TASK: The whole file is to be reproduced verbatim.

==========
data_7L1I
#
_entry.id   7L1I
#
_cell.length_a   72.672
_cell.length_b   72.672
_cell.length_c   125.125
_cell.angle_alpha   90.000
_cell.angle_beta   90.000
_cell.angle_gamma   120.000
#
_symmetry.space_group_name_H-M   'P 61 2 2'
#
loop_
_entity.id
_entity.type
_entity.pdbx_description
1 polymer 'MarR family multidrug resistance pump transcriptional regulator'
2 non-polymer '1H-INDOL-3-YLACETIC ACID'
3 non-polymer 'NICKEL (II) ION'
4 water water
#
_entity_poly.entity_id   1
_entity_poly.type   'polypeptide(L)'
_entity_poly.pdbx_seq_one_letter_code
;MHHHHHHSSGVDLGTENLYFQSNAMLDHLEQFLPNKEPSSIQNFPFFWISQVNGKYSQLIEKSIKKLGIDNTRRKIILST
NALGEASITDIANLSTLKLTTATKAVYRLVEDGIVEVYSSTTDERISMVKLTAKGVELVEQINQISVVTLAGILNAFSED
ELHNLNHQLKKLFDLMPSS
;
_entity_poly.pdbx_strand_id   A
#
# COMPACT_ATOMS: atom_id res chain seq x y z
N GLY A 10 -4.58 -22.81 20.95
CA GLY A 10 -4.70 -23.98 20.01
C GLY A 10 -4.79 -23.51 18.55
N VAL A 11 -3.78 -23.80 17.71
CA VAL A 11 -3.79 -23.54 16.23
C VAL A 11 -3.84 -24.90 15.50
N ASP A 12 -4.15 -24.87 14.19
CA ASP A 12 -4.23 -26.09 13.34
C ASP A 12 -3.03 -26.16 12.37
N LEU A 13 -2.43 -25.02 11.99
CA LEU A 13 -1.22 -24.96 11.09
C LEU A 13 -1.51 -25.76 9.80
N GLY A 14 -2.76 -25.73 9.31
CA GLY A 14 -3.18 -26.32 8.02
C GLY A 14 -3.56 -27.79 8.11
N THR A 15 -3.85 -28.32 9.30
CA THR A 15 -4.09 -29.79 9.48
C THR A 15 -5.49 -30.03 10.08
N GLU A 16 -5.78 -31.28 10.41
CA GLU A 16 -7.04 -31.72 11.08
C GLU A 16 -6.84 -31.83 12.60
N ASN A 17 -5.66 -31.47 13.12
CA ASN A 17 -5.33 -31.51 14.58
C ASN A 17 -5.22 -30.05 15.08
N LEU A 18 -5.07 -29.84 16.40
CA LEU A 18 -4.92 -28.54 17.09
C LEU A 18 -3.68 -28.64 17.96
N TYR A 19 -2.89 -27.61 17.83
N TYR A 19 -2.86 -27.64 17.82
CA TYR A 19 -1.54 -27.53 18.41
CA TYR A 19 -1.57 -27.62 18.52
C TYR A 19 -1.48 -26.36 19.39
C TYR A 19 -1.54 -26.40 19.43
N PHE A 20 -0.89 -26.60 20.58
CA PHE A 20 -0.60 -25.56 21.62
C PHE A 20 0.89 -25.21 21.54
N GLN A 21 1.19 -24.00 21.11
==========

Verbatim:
data_7L1I
#
_entry.id   7L1I
#
_cell.length_a   72.672
_cell.length_b   72.672
_cell.length_c   125.125
_cell.angle_alpha   90.000
_cell.angle_beta   90.000
_cell.angle_gamma   120.000
#
_symmetry.space_group_name_H-M   'P 61 2 2'
#
loop_
_entity.id
_entity.type
_entity.pdbx_description
1 polymer 'MarR family multidrug resistance pump transcriptional regulator'
2 non-polymer '1H-INDOL-3-YLACETIC ACID'
3 non-polymer 'NICKEL (II) ION'
4 water water
#
_entity_poly.entity_id   1
_entity_poly.type   'polypeptide(L)'
_entity_poly.pdbx_seq_one_letter_code
;MHHHHHHSSGVDLGTENLYFQSNAMLDHLEQFLPNKEPSSIQNFPFFWISQVNGKYSQLIEKSIKKLGIDNTRRKIILST
NALGEASITDIANLSTLKLTTATKAVYRLVEDGIVEVYSSTTDERISMVKLTAKGVELVEQINQISVVTLAGILNAFSED
ELHNLNHQLKKLFDLMPSS
;
_entity_poly.pdbx_strand_id   A
#
# COMPACT_ATOMS: atom_id res chain seq x y z
N GLY A 10 -4.58 -22.81 20.95
CA GLY A 10 -4.70 -23.98 20.01
C GLY A 10 -4.79 -23.51 18.55
N VAL A 11 -3.78 -23.80 17.71
CA VAL A 11 -3.79 -23.54 16.23
C VAL A 11 -3.84 -24.90 15.50
N ASP A 12 -4.15 -24.87 14.19
CA ASP A 12 -4.23 -26.09 13.34
C ASP A 12 -3.03 -26.16 12.37
N LEU A 13 -2.43 -25.02 11.99
CA LEU A 13 -1.22 -24.96 11.09
C LEU A 13 -1.51 -25.76 9.80
N GLY A 14 -2.76 -25.73 9.31
CA GLY A 14 -3.18 -26.32 8.02
C GLY A 14 -3.56 -27.79 8.11
N THR A 15 -3.85 -28.32 9.30
CA THR A 15 -4.09 -29.79 9.48
C THR A 15 -5.49 -30.03 10.08
N GLU A 16 -5.78 -31.28 10.41
CA GLU A 16 -7.04 -31.72 11.08
C GLU A 16 -6.84 -31.83 12.60
N ASN A 17 -5.66 -31.47 13.12
CA ASN A 17 -5.33 -31.51 14.58
C ASN A 17 -5.22 -30.05 15.08
N LEU A 18 -5.07 -29.84 16.40
CA LEU A 18 -4.92 -28.54 17.09
C LEU A 18 -3.68 -28.64 17.96
N TYR A 19 -2.89 -27.61 17.83
N TYR A 19 -2.86 -27.64 17.82
CA TYR A 19 -1.54 -27.53 18.41
CA TYR A 19 -1.57 -27.62 18.52
C TYR A 19 -1.48 -26.36 19.39
C TYR A 19 -1.54 -26.40 19.43
N PHE A 20 -0.89 -26.60 20.58
CA PHE A 20 -0.60 -25.56 21.62
C PHE A 20 0.89 -25.21 21.54
N GLN A 21 1.19 -24.00 21.11